DECATUR, Ill. (DTN) -- Don't you dare tell Genny Haun or Kyle Krier that young people aren't returning to the farm. Both offer themselves as proof that agriculture holds hope and opportunity for the future.
In fact, infusing a little optimism was a reason these two farmers held up their hand to volunteer for DTN's season-long series called View From the Cab. For the past 13 years, we've chosen two farms from different regions of the country to follow through the crop year. Along the journey you'll get a better understanding of the challenges and opportunities these farmers face.
You'll notice a few similarities in our 2018 contributors. Both worked off the farm before returning to multigenerational operations. Both operations have side enterprises woven into the fabric of their lives and businesses. Both have spouses, children, parents and employees that factor into decision-making. However, each has a unique view to share as they embrace the business of farming.
So hop on and enjoy the ride as we travel to Ohio and Kansas this spring, summer and fall. We'll take you there in words, pictures and an occasional video.
Meet Genny Haun. She's the eldest daughter of Jan and Cindy Layman, the owners of Layman Farms LLP. Situated in northwest Ohio near Kenton, the cash-grain operation will plant and harvest just shy of 5,000 acres of owned and cash-rented land this year.
The operation is 100% continuous no-till with a 50/50 rotation of corn and soybeans. They utilize cover crops to improve soil health and reduce erosion and intensively soil sample on half-acre grids to maximize fertilizer needs. Most of the land lies within a 10-mile radius -- although they did pick up a small chunk of land this year that takes them into a neighboring county.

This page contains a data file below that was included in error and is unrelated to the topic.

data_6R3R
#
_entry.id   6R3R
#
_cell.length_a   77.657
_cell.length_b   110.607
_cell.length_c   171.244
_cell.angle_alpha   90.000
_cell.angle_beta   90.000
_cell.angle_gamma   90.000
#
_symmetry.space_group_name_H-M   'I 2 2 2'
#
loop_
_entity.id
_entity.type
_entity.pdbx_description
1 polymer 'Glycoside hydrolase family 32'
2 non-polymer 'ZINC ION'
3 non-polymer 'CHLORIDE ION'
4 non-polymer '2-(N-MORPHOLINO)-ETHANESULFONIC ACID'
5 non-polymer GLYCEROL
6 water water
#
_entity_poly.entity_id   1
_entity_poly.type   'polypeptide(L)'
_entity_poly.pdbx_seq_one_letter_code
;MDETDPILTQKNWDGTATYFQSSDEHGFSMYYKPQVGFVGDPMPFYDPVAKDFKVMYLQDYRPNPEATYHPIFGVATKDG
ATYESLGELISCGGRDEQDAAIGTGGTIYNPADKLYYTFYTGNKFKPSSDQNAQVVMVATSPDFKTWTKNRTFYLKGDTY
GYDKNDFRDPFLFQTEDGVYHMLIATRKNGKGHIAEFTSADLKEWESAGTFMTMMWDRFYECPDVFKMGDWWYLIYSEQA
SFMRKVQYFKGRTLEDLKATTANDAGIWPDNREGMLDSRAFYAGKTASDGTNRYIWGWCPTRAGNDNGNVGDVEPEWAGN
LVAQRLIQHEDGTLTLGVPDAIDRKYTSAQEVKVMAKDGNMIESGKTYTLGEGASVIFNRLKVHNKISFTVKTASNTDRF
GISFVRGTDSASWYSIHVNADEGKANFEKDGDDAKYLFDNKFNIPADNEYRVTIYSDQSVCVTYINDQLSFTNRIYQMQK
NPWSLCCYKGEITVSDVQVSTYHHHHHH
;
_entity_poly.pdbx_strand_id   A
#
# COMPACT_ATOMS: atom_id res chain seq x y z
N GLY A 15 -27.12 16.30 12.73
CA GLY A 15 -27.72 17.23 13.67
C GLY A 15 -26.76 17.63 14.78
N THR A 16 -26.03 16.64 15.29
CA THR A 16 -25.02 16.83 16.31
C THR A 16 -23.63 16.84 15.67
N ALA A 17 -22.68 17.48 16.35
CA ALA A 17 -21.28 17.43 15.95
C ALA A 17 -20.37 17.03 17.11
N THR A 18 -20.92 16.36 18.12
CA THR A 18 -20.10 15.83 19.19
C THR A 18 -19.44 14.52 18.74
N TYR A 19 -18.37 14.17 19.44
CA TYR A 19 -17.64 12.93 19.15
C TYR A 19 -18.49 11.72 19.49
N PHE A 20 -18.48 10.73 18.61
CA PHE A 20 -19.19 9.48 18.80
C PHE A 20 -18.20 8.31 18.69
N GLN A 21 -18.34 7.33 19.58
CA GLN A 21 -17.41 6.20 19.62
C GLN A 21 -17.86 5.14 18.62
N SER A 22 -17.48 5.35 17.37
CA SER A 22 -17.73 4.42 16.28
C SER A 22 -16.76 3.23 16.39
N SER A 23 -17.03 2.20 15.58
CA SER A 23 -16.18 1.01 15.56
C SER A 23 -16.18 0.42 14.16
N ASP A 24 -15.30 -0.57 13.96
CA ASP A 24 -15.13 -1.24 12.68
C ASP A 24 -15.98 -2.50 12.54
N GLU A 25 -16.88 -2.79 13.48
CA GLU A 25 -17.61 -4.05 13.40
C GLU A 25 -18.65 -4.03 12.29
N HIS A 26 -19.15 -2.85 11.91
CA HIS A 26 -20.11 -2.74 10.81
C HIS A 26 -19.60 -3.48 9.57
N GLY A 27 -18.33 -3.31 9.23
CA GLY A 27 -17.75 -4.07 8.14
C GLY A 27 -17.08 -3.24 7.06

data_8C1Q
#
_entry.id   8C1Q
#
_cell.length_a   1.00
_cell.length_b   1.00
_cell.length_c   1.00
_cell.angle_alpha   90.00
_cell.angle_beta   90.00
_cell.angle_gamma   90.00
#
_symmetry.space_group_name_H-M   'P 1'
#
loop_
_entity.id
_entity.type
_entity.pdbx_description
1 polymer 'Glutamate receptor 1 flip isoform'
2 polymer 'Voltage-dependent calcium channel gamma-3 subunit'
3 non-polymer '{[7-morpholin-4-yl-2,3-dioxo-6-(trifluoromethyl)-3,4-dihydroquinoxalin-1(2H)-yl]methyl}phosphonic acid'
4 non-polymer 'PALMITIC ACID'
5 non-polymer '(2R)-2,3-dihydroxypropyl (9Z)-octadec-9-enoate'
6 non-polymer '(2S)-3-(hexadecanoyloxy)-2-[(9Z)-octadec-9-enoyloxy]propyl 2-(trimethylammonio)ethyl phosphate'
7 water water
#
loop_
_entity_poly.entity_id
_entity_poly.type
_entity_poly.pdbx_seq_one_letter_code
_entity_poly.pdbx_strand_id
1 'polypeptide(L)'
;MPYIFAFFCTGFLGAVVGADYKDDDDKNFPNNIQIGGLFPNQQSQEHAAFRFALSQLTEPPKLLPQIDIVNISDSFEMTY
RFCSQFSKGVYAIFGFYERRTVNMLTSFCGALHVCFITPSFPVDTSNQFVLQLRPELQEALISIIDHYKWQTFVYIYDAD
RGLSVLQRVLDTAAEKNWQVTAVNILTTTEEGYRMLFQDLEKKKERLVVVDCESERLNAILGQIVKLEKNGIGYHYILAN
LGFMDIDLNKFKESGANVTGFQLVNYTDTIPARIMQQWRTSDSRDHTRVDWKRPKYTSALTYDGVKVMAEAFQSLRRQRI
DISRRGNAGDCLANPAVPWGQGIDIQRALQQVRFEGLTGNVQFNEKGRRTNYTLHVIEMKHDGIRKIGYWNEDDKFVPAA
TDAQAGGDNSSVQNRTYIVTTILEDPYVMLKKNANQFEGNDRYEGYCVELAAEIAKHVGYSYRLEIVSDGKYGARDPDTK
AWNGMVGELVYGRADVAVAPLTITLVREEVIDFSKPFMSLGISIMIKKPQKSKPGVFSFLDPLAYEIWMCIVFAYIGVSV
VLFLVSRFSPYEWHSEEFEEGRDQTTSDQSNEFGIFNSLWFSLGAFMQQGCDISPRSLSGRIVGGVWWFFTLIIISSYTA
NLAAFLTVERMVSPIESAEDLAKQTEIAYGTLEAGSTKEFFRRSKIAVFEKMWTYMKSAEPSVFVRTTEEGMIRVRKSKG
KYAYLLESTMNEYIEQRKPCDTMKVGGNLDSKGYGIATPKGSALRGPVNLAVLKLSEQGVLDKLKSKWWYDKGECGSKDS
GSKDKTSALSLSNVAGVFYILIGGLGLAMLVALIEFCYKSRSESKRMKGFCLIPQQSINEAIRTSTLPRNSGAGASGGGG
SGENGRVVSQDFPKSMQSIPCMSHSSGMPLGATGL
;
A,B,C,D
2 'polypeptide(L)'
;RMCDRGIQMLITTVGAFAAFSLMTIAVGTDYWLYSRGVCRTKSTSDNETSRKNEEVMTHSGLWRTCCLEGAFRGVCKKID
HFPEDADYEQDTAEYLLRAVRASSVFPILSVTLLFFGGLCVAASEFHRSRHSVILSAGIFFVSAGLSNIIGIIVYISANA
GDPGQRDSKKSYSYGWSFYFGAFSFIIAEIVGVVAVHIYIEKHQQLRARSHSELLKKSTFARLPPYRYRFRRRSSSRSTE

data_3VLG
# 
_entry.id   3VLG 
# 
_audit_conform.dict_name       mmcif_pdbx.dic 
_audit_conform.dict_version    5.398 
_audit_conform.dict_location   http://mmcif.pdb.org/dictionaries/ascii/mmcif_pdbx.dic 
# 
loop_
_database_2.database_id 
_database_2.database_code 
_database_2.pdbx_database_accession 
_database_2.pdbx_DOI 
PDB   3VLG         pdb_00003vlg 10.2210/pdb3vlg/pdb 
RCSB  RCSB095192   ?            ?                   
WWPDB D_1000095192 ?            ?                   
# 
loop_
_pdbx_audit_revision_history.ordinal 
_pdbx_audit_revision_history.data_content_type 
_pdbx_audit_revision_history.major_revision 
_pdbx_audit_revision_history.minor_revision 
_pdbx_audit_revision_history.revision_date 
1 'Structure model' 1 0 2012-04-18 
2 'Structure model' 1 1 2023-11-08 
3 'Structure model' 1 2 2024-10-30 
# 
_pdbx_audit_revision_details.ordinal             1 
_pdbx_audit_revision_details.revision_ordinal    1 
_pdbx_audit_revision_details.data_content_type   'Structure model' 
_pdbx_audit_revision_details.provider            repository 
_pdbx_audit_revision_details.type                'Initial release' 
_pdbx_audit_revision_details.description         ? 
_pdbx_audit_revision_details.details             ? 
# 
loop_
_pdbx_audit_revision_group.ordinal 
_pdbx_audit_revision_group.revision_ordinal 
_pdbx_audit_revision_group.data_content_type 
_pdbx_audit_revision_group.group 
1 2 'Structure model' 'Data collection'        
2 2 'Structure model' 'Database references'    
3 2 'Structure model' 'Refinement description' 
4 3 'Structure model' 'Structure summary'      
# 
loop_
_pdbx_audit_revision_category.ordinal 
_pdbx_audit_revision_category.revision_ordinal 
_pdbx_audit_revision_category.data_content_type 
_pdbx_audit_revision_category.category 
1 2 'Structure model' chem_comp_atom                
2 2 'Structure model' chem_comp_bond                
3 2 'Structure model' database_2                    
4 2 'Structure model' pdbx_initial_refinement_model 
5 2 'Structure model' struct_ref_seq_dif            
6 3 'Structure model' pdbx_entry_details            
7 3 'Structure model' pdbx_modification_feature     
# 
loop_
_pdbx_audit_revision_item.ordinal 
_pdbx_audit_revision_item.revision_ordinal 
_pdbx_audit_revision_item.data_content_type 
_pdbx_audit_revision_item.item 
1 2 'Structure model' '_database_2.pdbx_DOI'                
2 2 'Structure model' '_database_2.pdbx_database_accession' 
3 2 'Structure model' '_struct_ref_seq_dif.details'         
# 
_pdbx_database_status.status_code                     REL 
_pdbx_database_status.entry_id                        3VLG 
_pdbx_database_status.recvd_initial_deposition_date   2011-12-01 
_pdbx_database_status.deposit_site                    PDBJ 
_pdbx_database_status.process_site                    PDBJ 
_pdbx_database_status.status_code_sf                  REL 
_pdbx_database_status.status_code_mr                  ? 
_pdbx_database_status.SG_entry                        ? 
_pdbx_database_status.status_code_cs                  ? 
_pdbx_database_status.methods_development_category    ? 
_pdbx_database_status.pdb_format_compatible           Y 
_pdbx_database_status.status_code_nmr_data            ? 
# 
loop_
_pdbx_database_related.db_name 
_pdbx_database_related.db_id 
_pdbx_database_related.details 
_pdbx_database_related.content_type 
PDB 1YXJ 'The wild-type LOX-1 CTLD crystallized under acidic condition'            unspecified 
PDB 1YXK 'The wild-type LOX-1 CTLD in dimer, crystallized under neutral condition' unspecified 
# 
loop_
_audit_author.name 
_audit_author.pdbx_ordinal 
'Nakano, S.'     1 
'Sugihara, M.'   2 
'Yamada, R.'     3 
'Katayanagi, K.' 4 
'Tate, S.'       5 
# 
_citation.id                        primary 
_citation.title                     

"We're so lucky to be located close to several end users and have multiple marketing outlets for our crops," said Genny. "Within 2 hours we can be to Lake Erie or the Ohio River. There are multiple feed manufacturers, large livestock operations and ethanol plants within 50 miles. Plus several of the co-ops have terminals that are situated on cross rail.
"We have positive basis most of the year. The downside is we have been in a tricky weather pattern and have gotten a lot of moisture in the past 18 months. So we're set up to endure another wet spring, and the past five years have not had the best weather for harvest," she said.
Genny grew up across the road from the office where she now works, but chose to experience a variety of off-the-farm jobs after college.
Her husband, Matthew Haun -- the farm's technology guru -- joined the operation in 2012. Genny returned in 2016 after the birth of their second child to oversee many of the administrative details -- such as payroll, health insurance and website development. She also does some of the marketing for the farm.
A total of eight full-time employees and an assortment of part-time workers keep everything running. She pegs her father, Jan, as the "idea guy." Mom, Cindy, came back to work at the farm in 2011 after a long career in finance. "She's our money person -- the one that evaluates and makes things happen when we have ideas," Genny said.